WORK AND WORKERS. I A National Association of Bank Clerks haA been formed for the United Kingdom for the promotion of the interests of bank clerks of all grades. The association is controlled by an executive committee in London composed of representatives of most of the leading joint- stock and other banks. It is proposed shortly to form provincial branches of the association. The Barry seamen and firemen, who are pro- testing against. the employment of Chinamen on British ships in the port, have passed a re- solution calling for a national strike in order to deal effectively with the question throughout the United Kingdom. The joint board of the Labour Parties has passed a resolution at the House of Commons repudiating what is described as The Turf Pool Syndicate." and dissociating the whole Labour movement from it. The syndicate in question is an organisation with which a, num- ber of Labour men are associated, having for its object the formation of a sweepstake or turf lottery in which workmen are specially invited to take part, one of the ind ucements held out being that from the profits a large sum is guaranteed to be paid over for objects to be defined by the Labour Party. Lotteries being illegal in this country, the headquarters ef the Syndicate are in Switzerland. Great surprise has been caused by the ap- parently permanent closing down of the Kil- finan Copper Mine, in Argyllshire. Some days ago a large consignment of ore, totalling 1,400 bags, was despatched, and the works were then closed down for, it was understood, a short period. The workmen, how-over, have now been informed that their services will not be required, and they are leaving the district. Two years ago samples sent to Swansea were said to show a large percentage of copper. The printers of Buxton have for some time past been endeavouring to secure an increase in wages. A memorial was. presented in August last to the directors of the two print- ing firms in the town, but notices to cease work have now been tendered. The present rate of wages in Buxton came mto operation twelve years ago, and the printers hold that their earnings are quite inadequate to meet the changed conditions in the cost of living in an expensive town like Buxton. They are the only trade in the town, they say, who have not had an increase in wages during the past few years. A conference representative of tradea councils and textile organisations in Lanca- shire and Yorkshire, and officials of the Lanca- shire and Yorkshire and London and North- Western Railway Companies, was held at Blackpool on Saturday, to consider the ques- tion of arranging the dates of the annual holi- days, with the object of avoiding congestion and consequent discomfort, particularly dur- ing Aug Hot. The discussion showed that in many districts there exists a. strong desire for the transference of the August holidays into June or July. Representatives of the Lanca- shire and Yorkshire and the London and North Western Railway Companies gave assurances that the railways were naturally a.nxious to assist the movement to distribute holidays generally over the summer. A reso- lution was unanimously adopted recommend- ing the Executive of the Lancashire and Yorkshire Fed?r:,r!s of Trades Councils to get the opin'.c-n of the various C rvmcils repre- sented by that organ isation on the proposals. A difficulty has arisen with regard to the suggested alteration of the Blackburn holi- day date from August to June. Following the publication of the ballot of affiliated societies taken by the Trades and Labour Council, when 6.785 voted for no change in the holidays, 7.083 for July, and 13,620 for June, a deputation was appointed to wait upon the Cotton Trade Employers' Associa- tion for Blackburn with the object of obtain- ing their provisional consent to the change voted for. The employers, however, ex- pressed their disagreement with the pro- posal, and made the alternative that, instead of having j he annual holidays during the first fl1!r we ok nfter the August Bank Holidoy. be 11"" in Bank Holiday week. It i-: r,o' rr,' •• -1 tt:!t ;11; will be generally ace ir ■!«' rv. to the June proposal is 1 \t»t the part of drsma 1- -r«. »•<« they say it Wi)!d interfere scri«ui.«y with their seasonal trad.? Lord Knaresborough, at the North Eastern meeting at York, said that with a view to filling post-s the officers of the line took ftops to select a number of the most promising young men from the clerical staff, while they also took into the service a limited number of picked men from outside, preferably those who had been educated at a public school or university. For both these groups of men, w hom thev termed traffic apprentices." they provided a .special course of training to give them as wide an experience as possible. With regard to general managers, all the board could do was to look ahead, and try to ensure that they had always at lea-t one or two men capable, if necessity arose, of assuming the management. Hitherto they had been successful, and they were in that position to-day. The conference of locomotive men on the North-Eastern Railway was held at Newcastle on Sunday. Mr. J. E. Williams, general secretary of the National Union of Railway- men. had been asked to call the gathering, but declined, and it was convened by Mr. Sleigh, locomotive representative on the Con- cilia-tioit Board. The meeting lasted eight hours, and attention was devoted largely to wages of firemen and electric train drivers, and to points of dispute which have arisen in connection with the interpretation of the re- cent settlement. These include in particular the, extension by the company of the system of lodging men away from home, which is much objected to. A denotation of five was eventu- ally appointed to deal with these points, and to wait on Mr. Raven, locomotive superinten- dent, and if necessary Sir Alexander Butter- worth, to urge that firemen should not be em- ployed on high capacity engines at 3- Od. a day. that electric drivers should have their pay raised from the present 6s. 6d. to 7s. 6d.. per day. and to put forward points on behalf of the lower-paid locomotive men generally. On behalf of the 7,000 riveters of the Tyne, Wear, and Blyth districts, the Boilermakers' Society on Saturday tendered seven days' notice to the employers for the men to cease work. The men' call for a speeding up of the preparation of the new price list. They gave a month's notice three weeks ago, but the em- ployers declined to accept the notice on a technicality. Saturday's notice indicates the .determination of the men with regard to the question at issue. Colliery engine-winders and stokers through- out South Staffordshire and East Worcester- shire handed in fortnight's notices on Satur- day in consequence of alleged breaches of an agreement, notably at the Earl of Dudley's pits, in paying enginemen a lower rate than they claim they are entitled to. The position is rendered serious by the fact that the miners in the whole of the area, numbering 11.000, -are pledged to support the winders. Plumbers at Nelson, dissatisfied with wages, came out on strike on Saturday and joined the Colne painters, who are locked out after striking, and the Colne and Nelson iron- workers. who are on strike. Addressing a gathering of teachers al Grimsby on Saturday, Sir James Yoxall said unless conditions were improved the teachers of Lindsey, especially those who lived in Clee- thorpes, would refuse to work. The Govern- ment had given a pledge that this session legislation would be proposed for the purpose of finding educational grants for the relief of local authorities, but he knew it was already arranged that the money was not to be given to local authorities who had not already done their duty out of the rates. Herefordshire and Lindsey would be penalised because they had Hot done their duty in the past.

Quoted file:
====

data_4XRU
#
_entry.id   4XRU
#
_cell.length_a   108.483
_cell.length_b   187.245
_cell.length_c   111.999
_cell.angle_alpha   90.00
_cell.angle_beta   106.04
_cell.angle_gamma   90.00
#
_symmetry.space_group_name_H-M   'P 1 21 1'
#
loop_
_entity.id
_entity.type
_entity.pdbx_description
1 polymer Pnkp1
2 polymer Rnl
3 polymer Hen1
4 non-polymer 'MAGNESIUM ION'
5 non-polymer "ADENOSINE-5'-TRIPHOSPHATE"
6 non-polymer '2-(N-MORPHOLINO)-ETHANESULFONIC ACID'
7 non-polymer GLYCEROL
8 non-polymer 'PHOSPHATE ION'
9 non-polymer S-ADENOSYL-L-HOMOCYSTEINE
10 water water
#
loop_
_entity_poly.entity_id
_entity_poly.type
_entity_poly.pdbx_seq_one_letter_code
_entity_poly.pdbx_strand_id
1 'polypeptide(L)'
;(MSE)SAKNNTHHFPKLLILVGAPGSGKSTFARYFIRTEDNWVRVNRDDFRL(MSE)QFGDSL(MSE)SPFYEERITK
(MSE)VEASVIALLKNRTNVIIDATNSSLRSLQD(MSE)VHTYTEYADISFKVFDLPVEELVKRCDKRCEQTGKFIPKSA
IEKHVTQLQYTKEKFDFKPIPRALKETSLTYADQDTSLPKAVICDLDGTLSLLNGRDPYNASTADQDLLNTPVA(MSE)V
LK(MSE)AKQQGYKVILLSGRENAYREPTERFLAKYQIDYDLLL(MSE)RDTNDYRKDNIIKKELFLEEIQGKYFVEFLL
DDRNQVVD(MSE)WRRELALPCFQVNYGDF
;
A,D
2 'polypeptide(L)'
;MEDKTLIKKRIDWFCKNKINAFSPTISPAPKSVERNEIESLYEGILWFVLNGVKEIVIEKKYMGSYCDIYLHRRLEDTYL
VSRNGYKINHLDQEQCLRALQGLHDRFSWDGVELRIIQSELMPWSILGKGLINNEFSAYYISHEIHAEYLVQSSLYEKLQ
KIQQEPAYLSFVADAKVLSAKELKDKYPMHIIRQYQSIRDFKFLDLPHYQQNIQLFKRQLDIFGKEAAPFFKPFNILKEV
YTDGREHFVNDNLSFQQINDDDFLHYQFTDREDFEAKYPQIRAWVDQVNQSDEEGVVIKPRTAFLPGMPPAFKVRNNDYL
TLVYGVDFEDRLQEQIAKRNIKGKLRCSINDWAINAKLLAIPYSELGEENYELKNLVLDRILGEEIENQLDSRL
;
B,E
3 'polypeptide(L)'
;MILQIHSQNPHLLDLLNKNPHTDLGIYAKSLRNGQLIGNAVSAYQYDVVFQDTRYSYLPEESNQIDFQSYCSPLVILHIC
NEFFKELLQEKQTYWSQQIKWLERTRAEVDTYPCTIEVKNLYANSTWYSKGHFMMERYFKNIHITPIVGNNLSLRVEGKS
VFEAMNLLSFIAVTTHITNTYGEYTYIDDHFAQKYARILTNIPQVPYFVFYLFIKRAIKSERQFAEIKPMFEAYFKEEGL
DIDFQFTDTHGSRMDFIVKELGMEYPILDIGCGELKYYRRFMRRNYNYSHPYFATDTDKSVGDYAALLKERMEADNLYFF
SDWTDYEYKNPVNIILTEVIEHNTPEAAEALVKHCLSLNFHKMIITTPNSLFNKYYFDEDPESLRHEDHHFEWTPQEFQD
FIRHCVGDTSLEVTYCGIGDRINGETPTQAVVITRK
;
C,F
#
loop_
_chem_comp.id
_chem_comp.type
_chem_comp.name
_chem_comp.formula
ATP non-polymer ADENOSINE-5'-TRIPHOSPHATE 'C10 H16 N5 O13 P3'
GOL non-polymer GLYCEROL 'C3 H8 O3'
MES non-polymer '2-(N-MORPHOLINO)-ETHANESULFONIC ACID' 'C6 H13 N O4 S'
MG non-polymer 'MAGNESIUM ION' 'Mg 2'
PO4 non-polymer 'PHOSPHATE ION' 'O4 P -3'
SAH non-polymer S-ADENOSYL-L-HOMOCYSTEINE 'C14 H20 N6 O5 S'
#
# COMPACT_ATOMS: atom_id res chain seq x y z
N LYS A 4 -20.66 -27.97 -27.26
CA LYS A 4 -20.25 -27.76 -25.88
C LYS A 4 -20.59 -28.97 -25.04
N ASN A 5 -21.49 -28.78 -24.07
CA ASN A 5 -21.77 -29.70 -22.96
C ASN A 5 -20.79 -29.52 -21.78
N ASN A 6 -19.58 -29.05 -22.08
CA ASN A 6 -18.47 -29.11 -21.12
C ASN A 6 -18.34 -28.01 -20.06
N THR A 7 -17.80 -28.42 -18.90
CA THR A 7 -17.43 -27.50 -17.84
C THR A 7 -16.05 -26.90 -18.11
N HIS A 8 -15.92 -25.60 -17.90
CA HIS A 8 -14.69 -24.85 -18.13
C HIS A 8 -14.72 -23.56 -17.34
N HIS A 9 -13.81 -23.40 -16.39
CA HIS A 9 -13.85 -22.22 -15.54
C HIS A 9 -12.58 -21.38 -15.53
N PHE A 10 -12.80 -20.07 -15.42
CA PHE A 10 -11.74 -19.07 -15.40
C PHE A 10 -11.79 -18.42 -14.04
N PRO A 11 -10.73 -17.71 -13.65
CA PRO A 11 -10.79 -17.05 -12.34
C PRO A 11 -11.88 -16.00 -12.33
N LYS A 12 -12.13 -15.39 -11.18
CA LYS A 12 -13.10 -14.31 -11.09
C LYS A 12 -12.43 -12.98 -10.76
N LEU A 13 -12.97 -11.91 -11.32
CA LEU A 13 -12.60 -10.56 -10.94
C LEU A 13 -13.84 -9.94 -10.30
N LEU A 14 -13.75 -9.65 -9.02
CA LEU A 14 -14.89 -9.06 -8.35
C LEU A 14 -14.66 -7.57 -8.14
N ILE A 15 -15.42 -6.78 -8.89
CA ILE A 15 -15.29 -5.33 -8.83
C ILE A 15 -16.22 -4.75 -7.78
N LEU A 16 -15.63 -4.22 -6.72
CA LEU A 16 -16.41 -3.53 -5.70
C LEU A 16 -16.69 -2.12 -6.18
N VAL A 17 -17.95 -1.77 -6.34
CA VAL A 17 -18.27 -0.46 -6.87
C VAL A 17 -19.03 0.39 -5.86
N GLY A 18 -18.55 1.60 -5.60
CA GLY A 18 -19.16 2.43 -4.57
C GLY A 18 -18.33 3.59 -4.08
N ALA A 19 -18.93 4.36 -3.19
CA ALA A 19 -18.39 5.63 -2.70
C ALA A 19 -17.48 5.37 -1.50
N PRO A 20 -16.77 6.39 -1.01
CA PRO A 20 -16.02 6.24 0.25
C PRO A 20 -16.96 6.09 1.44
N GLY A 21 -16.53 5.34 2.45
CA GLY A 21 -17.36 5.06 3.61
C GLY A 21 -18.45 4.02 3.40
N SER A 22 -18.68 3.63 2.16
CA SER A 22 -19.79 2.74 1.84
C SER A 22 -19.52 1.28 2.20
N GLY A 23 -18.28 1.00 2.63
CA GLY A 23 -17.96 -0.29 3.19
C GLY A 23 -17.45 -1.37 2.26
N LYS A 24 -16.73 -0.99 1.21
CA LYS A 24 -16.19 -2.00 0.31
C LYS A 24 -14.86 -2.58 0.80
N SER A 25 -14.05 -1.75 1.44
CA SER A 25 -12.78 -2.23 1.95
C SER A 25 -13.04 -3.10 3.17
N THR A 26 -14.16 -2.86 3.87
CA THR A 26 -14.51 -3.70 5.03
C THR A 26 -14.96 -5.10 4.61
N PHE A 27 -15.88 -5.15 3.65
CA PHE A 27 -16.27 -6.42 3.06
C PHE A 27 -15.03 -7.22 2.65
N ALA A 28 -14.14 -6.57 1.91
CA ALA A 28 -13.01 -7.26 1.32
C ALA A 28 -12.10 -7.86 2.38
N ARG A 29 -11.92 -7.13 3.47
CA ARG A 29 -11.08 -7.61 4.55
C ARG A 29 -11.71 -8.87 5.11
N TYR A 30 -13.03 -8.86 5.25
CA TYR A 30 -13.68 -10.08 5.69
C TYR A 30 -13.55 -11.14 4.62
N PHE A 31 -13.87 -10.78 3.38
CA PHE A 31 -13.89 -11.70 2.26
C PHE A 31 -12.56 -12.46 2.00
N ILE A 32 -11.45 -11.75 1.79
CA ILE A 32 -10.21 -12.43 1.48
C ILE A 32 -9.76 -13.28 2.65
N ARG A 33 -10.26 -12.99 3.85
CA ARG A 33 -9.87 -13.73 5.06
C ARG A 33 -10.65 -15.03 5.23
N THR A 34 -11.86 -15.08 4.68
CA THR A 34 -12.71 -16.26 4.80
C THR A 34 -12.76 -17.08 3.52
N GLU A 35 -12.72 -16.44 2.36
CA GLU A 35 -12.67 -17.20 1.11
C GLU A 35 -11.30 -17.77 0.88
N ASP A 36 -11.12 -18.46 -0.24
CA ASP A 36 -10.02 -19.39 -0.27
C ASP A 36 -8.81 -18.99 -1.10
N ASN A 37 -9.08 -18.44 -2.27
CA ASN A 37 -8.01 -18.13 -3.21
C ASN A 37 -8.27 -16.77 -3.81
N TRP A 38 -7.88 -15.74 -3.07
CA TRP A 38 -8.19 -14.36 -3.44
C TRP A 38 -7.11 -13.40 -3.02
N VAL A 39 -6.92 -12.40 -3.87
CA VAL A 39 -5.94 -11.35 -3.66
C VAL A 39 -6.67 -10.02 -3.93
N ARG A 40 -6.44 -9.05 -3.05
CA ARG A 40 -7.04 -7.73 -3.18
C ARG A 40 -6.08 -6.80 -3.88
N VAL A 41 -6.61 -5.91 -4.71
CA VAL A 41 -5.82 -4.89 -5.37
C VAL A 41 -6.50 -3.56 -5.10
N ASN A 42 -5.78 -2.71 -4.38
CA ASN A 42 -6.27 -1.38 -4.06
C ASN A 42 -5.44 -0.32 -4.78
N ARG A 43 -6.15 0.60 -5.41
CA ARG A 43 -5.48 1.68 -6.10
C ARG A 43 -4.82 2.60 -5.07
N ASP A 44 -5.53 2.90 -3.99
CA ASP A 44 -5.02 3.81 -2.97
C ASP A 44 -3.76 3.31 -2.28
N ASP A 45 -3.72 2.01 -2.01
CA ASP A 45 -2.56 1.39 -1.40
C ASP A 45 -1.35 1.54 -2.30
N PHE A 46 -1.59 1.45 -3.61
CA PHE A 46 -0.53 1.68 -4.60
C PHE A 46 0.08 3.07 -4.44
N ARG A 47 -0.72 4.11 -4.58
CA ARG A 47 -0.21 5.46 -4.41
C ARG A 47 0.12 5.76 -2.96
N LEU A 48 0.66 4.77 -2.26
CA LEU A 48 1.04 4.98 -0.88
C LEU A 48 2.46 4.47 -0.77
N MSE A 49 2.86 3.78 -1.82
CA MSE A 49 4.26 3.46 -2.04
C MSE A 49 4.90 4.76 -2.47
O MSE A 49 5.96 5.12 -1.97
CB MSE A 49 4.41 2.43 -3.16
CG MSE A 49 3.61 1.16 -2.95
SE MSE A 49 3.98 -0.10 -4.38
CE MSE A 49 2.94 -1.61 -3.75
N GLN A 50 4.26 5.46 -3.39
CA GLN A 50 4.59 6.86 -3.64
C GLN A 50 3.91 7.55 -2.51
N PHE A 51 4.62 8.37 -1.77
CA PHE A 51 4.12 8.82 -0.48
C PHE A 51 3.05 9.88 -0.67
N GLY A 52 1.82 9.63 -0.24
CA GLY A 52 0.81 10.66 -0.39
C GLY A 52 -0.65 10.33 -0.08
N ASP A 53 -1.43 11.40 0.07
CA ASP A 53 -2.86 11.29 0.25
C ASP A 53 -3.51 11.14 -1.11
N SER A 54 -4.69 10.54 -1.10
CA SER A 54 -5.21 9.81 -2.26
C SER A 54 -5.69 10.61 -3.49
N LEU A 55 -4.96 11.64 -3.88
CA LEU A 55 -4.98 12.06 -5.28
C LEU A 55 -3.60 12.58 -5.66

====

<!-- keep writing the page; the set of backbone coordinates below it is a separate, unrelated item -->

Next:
PAST BEHIND TIIE SANDWICH-BOARD. I It was stated at a City inquest on Monday I concerning the death of a sandwichman who I cornm:tted suicide, t.h?t clergymen, solicitors, and University men had been known to carry I Modwich-bo&rda in Loqdou.